Saudis recall history’s greatest TV event: Apollo moon landing

Updated 20 July 2019

Saudis recall history’s greatest TV event: Apollo moon landing

  • The TV images beamed from 320,000km away in space left viewers astounded but happy
  • The TV coverage influenced thinking and attitudes in the Kingdom just like everywhere else

DUBAI: It was a sleepy afternoon in Saudi Arabia, just days before the end of the school vacation, and Saudis had their eyes glued to their TV sets as they waited for live coverage of the Apollo 11 moon landing.

Before July 20, 1969, the idea of a human walking on the moon was the stuff of science fiction. However, almost overnight, sci-fi had turned into reality with a live broadcast showing American astronaut Neil Armstrong’s dramatic descent onto the empty lunar landscape.

Between science fiction and science fact, the live coverage of the lunar landing amounted to an unusual fusion of news and entertainment.

Saudi TV technicians bring the first live images of Neil Armstrong’s 1969 moon landing to
viewers around the Kingdom. (Supplied photo)

The historic images — beamed back to Earth more than 320,000 km away — left Saudi viewers astounded and confused, but mostly elated to be witnessing such an epoch-making event.

The event was covered live on television and radio stations in Saudi Arabia. Most Saudis and residents living in the Kingdom watched it on Saudi channels 1 and 3, owned by Saudi Aramco.

Hessah Al-Sobaie, a housewife from Al-Dawadmi, recalled watching the moon landing from her grandparents’ backyard as an 11-year-old.

“It felt weird watching a human walk on the moon,” she told Arab News. “I remember the endless questions I asked as a child.”

While most people were aware that going to the moon was risky, many Saudis believed that such a journey was impossible and all but unthinkable.


1. NASA’s Apollo 11 mission control room in Houston has been restored to its 1969 condition and regular tours
will be conducted by the Johnson Space Center.

2. NASA ‘Science Live’ will have a special edition on July 23 on board the aircraft carrier that recovered the Apollo 11 capsule.

3. A summer moon festival and family street fair will be held in Wapakoneta, Ohio, from July 17-20.

4. Downtown Houston’s Discovery green will host a free public screening of the ‘Apollo 11’ documentary, with an appearance by NASA astronaut Steve Bowen.

5. Amateur radio operators will host a series of events on July 20-21.

6. The US Space and Rocket Center is staging a special ‘Rockets on Parade’ exhibition.

The Apollo 11 mission prompted discussions across the Middle East over the reality of what people saw on their TV screens. Some Saudi scholars found it hard to believe their eyes.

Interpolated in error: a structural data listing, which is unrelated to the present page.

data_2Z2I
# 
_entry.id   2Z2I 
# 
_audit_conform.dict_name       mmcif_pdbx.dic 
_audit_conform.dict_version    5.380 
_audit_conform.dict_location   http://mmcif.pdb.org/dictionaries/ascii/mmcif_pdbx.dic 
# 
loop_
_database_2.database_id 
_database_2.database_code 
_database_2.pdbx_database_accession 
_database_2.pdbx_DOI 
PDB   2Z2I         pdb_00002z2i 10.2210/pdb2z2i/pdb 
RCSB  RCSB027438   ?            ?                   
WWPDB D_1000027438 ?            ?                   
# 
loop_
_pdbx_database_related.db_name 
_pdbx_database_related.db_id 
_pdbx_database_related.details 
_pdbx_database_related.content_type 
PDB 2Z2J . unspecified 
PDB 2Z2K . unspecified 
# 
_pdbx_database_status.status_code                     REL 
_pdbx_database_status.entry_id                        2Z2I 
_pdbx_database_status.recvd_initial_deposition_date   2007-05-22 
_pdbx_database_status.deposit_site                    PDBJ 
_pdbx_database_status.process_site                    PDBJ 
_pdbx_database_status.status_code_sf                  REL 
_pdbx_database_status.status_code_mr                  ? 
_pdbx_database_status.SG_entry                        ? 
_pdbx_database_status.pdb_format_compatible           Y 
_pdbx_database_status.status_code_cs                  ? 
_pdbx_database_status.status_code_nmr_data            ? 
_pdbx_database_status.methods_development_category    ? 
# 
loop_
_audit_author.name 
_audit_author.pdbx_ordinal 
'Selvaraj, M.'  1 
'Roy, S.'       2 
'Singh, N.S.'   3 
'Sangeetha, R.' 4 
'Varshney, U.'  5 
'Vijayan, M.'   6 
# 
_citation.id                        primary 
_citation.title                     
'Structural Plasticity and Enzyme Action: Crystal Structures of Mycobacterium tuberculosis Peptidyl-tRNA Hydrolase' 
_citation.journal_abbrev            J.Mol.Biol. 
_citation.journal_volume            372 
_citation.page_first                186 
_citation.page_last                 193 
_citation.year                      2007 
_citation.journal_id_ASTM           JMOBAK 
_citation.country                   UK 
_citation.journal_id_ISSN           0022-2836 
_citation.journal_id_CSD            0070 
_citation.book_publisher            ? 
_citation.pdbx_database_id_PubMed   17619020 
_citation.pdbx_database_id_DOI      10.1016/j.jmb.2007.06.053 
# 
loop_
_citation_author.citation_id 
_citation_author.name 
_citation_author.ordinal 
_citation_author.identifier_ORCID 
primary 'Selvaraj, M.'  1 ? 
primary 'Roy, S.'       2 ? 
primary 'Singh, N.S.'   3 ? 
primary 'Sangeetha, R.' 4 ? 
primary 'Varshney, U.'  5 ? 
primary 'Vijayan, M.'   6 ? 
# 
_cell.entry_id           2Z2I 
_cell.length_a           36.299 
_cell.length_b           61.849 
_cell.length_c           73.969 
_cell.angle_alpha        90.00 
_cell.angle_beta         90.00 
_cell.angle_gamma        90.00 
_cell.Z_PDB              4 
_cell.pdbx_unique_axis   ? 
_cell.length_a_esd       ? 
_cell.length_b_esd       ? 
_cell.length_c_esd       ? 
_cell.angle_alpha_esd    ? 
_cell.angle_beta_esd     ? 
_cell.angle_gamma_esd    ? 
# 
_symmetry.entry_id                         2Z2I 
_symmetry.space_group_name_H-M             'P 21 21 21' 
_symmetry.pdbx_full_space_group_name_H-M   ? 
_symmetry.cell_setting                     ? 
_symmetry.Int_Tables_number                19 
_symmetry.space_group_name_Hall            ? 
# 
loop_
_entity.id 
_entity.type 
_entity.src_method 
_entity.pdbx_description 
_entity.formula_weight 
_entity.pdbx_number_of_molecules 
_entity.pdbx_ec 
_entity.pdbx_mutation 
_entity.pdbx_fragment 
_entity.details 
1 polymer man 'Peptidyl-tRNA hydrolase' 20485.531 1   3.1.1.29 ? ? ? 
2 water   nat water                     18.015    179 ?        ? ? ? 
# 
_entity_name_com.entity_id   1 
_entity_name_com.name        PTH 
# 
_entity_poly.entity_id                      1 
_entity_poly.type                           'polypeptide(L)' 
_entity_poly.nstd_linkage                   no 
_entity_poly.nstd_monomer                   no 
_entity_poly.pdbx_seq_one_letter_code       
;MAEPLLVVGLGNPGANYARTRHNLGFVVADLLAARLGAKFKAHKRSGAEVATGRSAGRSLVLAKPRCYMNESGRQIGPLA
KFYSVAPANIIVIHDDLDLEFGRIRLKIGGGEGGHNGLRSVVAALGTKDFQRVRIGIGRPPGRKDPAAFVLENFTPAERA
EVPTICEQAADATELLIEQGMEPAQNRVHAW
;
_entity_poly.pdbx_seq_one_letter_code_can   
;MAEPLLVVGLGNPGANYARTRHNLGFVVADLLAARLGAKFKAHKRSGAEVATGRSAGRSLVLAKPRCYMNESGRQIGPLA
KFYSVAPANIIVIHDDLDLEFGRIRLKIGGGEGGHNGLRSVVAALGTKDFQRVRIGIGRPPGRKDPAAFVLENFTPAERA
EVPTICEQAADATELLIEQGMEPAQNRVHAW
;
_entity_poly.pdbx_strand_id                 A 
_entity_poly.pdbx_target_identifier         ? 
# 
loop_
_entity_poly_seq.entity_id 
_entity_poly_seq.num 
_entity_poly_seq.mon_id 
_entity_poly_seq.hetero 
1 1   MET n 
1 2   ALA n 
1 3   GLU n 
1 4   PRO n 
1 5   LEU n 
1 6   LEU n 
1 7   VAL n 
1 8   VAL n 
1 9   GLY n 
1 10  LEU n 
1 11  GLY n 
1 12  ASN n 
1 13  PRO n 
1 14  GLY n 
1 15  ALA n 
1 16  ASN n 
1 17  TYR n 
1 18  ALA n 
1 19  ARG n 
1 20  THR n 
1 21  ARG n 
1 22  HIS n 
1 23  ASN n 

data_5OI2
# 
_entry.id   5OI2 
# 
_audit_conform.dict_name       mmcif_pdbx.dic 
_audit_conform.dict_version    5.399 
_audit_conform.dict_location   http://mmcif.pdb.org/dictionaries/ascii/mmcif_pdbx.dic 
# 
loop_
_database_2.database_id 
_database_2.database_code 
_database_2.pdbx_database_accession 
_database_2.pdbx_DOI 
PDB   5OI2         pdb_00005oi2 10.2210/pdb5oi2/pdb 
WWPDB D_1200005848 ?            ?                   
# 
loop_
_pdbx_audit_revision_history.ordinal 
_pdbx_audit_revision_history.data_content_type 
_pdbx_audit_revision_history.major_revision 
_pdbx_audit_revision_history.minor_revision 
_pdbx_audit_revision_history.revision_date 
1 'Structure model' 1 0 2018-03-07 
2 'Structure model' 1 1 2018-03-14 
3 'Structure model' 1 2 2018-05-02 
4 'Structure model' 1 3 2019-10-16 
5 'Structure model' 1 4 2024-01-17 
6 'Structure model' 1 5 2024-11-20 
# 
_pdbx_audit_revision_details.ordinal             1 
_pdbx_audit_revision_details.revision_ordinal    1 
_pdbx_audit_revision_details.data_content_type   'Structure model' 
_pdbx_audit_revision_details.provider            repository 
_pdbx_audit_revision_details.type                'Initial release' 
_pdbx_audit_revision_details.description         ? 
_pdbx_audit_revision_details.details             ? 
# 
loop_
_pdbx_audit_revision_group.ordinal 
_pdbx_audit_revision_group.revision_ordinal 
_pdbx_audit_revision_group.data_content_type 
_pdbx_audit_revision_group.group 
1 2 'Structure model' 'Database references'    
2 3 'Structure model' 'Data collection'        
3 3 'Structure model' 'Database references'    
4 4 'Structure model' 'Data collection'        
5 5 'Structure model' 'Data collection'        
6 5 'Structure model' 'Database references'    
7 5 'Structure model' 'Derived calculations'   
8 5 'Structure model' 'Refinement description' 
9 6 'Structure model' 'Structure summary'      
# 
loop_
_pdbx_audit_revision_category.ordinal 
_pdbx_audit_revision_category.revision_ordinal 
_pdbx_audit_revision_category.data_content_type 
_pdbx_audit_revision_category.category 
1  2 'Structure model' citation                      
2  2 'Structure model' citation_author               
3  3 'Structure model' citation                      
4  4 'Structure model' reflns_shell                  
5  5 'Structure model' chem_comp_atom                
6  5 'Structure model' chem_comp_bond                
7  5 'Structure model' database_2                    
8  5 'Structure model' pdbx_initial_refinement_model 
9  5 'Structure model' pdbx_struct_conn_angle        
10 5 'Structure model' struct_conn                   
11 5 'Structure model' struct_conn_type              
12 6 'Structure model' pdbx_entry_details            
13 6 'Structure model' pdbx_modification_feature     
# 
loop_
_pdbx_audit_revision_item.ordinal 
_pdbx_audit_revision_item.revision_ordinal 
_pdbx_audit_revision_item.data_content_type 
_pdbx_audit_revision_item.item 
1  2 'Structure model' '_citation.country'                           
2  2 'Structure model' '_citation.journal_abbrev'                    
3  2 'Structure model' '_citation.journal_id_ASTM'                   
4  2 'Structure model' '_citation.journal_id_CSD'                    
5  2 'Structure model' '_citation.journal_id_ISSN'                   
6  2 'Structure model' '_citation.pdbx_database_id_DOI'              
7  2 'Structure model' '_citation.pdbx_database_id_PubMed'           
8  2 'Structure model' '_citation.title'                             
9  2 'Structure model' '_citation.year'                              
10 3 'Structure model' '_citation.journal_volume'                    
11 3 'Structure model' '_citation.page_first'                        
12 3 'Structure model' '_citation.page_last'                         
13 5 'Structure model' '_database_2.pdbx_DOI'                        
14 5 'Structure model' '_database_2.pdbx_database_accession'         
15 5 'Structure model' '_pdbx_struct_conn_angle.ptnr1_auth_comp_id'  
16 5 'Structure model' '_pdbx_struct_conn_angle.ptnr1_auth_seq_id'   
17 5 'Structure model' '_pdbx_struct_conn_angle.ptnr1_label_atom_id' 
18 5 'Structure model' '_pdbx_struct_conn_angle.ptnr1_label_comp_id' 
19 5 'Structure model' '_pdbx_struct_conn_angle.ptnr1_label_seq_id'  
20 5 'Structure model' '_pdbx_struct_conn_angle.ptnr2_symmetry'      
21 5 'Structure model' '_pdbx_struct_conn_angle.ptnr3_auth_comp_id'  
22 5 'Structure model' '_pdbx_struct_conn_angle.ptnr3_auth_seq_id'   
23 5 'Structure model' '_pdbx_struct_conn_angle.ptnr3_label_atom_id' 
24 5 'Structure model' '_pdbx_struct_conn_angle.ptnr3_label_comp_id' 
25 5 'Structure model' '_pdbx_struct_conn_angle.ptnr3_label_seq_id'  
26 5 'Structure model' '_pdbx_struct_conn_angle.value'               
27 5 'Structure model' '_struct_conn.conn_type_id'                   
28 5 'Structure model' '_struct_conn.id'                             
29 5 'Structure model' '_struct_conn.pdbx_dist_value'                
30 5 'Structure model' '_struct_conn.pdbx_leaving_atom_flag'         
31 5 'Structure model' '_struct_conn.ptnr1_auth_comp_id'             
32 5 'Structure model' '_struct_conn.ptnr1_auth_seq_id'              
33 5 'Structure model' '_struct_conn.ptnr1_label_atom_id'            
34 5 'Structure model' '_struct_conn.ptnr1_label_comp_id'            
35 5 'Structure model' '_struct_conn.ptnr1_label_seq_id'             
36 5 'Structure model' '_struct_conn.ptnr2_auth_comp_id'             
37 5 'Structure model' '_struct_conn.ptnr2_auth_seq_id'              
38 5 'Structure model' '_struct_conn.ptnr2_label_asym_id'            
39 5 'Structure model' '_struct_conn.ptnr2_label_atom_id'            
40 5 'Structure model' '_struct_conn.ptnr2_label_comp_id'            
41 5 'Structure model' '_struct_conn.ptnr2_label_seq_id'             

“I watched it, and I clearly remember each and every detail of the coverage,” Hayat Al-Bokhari, 68, a retired school principal in Jeddah, said.

“My father, Abdul, was 56 at the time. He said the landing was faked. He couldn’t believe or accept that a human could go to the moon.”

Khaled Almasud, 70, a retired university lecturer, was a student in the US state of Oregon at the time of the mission. “Americans were stunned and over the moon, happy with their national achievement. But many Saudis like me were either in denial or insisting on more proof.”

Since the beginning of the 1960s, King Faisal had been rapidly transforming Saudi Arabia, inviting foreign-trained experts to help build a modern country with world-class infrastructure.

Billie Tanner, now 90, lived in the Kingdom for many years with her husband, Larry, and their two children, Laurie and Scott, aged six and four. The family had just arrived in Saudi Arabia and headed to the Aramco compound in Ras Tanura in the Eastern Province.

A screengrab of video of the first lunar landing beamed toward Earth and shown on television worldwide. 

“We were going through a culture shock,” she told Arab News. “I wasn’t thinking of the moon landing, but we heard about it on the news from Dhahran.

“My kids tried to see the astronauts on the moon with their binoculars and said they could see them walking around.”

The Apollo 11 spaceflight has become a milestone in the annals of human history and science. Since 1969 space exploration has greatly expanded man’s knowledge of the universe, far beyond Earth’s limits.

The captivating live coverage of the moon landing inspired millions of people around the world, profoundly influencing their thinking and attitudes.

The people of Saudi Arabia were no exception.